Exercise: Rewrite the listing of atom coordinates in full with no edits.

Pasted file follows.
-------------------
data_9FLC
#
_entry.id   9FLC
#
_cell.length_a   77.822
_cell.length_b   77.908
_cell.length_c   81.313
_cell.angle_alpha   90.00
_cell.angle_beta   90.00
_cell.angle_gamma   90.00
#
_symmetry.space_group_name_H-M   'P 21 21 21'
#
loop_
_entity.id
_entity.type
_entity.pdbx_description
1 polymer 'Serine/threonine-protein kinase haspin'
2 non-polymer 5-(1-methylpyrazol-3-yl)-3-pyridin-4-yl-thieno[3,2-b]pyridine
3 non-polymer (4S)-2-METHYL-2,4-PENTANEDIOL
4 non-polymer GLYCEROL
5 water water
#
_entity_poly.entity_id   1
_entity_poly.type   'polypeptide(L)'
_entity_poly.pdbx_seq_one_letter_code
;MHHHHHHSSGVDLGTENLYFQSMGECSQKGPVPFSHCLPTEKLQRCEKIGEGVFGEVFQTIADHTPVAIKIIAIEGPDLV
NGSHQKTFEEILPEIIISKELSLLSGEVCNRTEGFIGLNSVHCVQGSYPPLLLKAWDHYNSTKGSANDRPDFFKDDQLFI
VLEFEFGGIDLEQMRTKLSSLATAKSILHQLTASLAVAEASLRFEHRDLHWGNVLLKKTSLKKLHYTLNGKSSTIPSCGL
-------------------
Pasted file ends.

data_9FLC
#
_entry.id   9FLC
#
_cell.length_a   77.822
_cell.length_b   77.908
_cell.length_c   81.313
_cell.angle_alpha   90.00
_cell.angle_beta   90.00
_cell.angle_gamma   90.00
#
_symmetry.space_group_name_H-M   'P 21 21 21'
#
loop_
_entity.id
_entity.type
_entity.pdbx_description
1 polymer 'Serine/threonine-protein kinase haspin'
2 non-polymer 5-(1-methylpyrazol-3-yl)-3-pyridin-4-yl-thieno[3,2-b]pyridine
3 non-polymer (4S)-2-METHYL-2,4-PENTANEDIOL
4 non-polymer GLYCEROL
5 water water
#
_entity_poly.entity_id   1
_entity_poly.type   'polypeptide(L)'
_entity_poly.pdbx_seq_one_letter_code
;MHHHHHHSSGVDLGTENLYFQSMGECSQKGPVPFSHCLPTEKLQRCEKIGEGVFGEVFQTIADHTPVAIKIIAIEGPDLV
NGSHQKTFEEILPEIIISKELSLLSGEVCNRTEGFIGLNSVHCVQGSYPPLLLKAWDHYNSTKGSANDRPDFFKDDQLFI
VLEFEFGGIDLEQMRTKLSSLATAKSILHQLTASLAVAEASLRFEHRDLHWGNVLLKKTSLKKLHYTLNGKSSTIPSCGL